In 2007, the Dighton Water Commission made a mistake.
It redrew the water district to include homes that were within 1,000 feet of a fire hydrant even though many of the homes had well water.
In 2011, it was clear that hundreds of residents had been illegally charged a water tax.
"We had the question of the people who had been wronged by the tax. Some had duly protested at the time they were first enrolled in 2007 and each year thereafter," said Patrick Menges, chairman of the Dighton Water District.
Dighton residents Anne Varmagares and Mary-Ellen Travassos were not only upset about the tax but they were told because they didn't protest the tax at the time it was wrongly levied, they couldn't get their money back.
When Travassos called the commission to complain, she says a secretary told her there's nothing she could do about it now.
"She pretty much blew me off," Travassos said.
However, under Massachusetts law, if you're wrongly charged a tax you have 90 days to protest the charge. Anything past 90 days, you're out of luck.
Because of the law, the commission had to get a special law passed that allowed it to take applications for tax abatements from Dec. 15, 2011 to Jan. 17, 2012.
"The state Supreme Judicial Court forbade refunds," Menges said.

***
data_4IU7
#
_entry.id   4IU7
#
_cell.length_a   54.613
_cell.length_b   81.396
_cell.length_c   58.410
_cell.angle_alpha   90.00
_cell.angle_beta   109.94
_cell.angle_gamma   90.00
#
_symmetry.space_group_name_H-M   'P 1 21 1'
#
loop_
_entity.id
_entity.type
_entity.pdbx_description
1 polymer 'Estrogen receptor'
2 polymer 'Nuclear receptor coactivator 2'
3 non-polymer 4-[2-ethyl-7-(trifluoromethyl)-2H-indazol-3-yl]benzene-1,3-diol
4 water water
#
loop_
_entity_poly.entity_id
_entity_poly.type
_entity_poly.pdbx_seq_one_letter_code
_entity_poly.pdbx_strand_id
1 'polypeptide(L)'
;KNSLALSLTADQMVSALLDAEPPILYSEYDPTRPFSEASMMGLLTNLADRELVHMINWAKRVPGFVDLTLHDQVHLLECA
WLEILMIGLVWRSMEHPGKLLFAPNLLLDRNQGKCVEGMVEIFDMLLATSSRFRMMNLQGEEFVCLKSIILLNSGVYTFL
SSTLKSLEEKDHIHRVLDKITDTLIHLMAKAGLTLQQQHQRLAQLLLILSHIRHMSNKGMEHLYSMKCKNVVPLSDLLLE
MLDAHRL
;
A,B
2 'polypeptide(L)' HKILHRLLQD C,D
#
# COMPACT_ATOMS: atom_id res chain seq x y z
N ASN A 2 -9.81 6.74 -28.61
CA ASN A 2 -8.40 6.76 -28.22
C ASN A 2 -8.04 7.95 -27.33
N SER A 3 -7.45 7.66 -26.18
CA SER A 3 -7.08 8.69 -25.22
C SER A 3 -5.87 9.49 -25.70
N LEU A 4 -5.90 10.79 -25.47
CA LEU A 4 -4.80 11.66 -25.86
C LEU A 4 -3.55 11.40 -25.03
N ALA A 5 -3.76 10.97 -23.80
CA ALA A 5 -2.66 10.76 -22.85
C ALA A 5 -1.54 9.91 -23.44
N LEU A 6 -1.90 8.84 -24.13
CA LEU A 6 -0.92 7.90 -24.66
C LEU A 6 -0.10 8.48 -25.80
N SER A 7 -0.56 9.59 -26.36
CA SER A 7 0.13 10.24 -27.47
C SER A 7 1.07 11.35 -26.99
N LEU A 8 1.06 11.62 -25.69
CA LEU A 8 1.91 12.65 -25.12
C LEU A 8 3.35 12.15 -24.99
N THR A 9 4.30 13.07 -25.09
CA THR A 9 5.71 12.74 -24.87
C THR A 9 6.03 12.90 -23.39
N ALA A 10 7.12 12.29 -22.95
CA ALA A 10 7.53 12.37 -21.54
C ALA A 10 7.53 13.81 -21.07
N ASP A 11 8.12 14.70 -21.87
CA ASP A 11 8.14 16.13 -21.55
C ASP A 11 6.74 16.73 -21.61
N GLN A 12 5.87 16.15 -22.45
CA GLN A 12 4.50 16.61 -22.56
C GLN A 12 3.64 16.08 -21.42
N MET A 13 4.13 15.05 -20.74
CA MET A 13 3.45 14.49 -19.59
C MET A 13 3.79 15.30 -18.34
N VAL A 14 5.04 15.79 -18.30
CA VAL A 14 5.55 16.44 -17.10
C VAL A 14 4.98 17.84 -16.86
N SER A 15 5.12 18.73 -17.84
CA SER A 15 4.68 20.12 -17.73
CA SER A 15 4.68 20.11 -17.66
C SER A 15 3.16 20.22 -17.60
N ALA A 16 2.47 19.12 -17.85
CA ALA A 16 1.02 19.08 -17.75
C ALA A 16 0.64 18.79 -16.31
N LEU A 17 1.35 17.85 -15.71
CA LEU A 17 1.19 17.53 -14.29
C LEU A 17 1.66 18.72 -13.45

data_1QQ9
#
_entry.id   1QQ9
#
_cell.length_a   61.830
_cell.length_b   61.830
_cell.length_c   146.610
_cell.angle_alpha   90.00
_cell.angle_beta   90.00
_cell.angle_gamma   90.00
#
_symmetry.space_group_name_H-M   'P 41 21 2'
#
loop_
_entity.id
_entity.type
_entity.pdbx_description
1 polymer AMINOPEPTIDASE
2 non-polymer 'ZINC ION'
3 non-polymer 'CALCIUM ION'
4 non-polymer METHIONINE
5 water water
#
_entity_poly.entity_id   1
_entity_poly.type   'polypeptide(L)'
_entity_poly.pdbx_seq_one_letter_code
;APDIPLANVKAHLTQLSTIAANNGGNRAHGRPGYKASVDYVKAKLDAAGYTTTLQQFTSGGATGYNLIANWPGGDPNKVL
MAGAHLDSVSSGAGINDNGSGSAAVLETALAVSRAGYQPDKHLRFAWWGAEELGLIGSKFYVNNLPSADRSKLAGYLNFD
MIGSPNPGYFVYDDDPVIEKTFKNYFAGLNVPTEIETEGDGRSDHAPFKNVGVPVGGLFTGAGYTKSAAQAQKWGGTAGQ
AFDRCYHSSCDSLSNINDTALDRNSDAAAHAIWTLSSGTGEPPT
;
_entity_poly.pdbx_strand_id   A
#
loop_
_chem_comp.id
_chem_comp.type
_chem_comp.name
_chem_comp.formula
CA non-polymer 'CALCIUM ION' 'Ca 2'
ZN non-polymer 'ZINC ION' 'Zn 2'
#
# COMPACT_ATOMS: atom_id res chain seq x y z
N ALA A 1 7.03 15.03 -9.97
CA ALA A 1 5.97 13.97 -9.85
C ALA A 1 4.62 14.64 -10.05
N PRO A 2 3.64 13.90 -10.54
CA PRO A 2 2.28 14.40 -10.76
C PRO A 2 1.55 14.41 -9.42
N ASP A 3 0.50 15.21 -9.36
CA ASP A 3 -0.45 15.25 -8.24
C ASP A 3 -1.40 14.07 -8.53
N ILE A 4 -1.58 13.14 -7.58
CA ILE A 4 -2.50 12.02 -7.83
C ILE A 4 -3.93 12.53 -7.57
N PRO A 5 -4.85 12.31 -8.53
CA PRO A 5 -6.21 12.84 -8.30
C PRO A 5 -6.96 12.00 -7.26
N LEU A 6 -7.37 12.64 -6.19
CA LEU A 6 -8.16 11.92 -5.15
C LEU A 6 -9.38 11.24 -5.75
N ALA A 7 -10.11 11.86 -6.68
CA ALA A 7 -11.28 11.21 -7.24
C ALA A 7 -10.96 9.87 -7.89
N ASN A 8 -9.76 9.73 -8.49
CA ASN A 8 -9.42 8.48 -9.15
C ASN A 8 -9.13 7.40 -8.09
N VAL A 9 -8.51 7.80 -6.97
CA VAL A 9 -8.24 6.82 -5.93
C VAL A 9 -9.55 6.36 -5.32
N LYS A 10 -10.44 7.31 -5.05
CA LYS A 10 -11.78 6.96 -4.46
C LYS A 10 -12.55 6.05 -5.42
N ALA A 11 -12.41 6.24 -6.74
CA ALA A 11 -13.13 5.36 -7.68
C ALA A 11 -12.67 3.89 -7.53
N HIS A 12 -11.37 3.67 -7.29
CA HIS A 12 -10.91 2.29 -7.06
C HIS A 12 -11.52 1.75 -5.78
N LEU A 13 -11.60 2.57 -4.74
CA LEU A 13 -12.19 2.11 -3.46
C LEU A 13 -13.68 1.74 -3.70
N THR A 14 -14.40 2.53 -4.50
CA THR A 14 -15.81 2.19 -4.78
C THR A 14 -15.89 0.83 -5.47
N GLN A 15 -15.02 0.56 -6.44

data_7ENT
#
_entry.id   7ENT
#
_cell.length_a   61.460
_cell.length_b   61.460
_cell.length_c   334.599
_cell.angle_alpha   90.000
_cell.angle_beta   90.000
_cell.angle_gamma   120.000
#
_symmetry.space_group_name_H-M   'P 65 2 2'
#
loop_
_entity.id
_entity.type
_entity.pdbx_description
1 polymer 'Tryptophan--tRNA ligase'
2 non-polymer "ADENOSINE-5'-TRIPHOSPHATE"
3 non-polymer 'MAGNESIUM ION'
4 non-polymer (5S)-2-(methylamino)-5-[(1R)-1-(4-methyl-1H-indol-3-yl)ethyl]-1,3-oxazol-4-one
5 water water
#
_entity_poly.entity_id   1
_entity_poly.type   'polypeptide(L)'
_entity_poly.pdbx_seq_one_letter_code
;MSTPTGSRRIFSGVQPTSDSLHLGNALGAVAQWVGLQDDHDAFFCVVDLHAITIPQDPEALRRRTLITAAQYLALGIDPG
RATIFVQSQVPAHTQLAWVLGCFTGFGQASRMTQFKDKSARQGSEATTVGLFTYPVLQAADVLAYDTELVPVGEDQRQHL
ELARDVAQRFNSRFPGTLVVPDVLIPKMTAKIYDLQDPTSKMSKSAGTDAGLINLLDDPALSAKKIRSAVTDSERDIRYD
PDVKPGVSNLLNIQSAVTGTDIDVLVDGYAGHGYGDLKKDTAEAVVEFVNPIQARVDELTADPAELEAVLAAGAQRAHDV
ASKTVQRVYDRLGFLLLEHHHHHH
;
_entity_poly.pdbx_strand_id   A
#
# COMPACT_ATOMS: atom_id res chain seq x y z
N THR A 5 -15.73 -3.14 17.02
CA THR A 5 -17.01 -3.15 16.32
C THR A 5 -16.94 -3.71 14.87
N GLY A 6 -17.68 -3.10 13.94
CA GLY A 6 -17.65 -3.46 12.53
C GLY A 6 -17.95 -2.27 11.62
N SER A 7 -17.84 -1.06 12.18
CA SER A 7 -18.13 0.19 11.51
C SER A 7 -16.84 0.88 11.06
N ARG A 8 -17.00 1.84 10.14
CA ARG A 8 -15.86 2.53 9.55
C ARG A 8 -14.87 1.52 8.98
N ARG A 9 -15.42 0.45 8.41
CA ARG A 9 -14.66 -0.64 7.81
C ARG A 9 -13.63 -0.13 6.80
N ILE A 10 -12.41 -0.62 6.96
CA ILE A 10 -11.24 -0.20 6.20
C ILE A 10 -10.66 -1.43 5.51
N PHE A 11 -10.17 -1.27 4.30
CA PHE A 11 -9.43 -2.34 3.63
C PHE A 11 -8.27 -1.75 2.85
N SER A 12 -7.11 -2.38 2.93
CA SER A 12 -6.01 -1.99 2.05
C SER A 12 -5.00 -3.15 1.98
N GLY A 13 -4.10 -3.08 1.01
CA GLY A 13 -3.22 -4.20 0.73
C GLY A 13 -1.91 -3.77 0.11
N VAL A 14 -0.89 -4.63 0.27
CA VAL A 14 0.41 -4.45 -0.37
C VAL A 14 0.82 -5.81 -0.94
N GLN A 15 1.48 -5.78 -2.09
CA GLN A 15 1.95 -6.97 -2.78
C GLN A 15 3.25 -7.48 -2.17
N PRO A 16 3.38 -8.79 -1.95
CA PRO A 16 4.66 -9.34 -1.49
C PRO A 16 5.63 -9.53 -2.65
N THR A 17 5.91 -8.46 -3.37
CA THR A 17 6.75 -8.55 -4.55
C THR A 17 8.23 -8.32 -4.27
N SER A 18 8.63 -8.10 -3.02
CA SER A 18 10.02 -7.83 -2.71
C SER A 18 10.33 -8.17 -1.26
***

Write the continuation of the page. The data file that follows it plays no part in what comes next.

The commission did refund about $188,000 to more than 100 residents.
But dozens of residents say they were never notified of the application time, and said there was only one story in the local newspaper about it, and the issue was brought up at several commission meetings.
"The meetings in terms of where they were posted (were) unclear. Some of the notices for meetings were posted at the Dunkin' Donuts," Varmagares said.
"Why would I go to water district meetings when I have well water," Travassos said.
When asked if would be more prudent to send each resident a letter telling them of the time they had to apply, Menges said, "I would say the newspaper article was a thin announcement. I'll say that."
Despite the lack of notification, the residents who did not protest their tax when they paid it appear to be out of luck.
Some residents are trying to see if they can file a class action lawsuit against the commission.
But as of now, thousands of dollars of illegal taxes that were paid by unsuspecting residents stay in the commission's bank account and not theirs.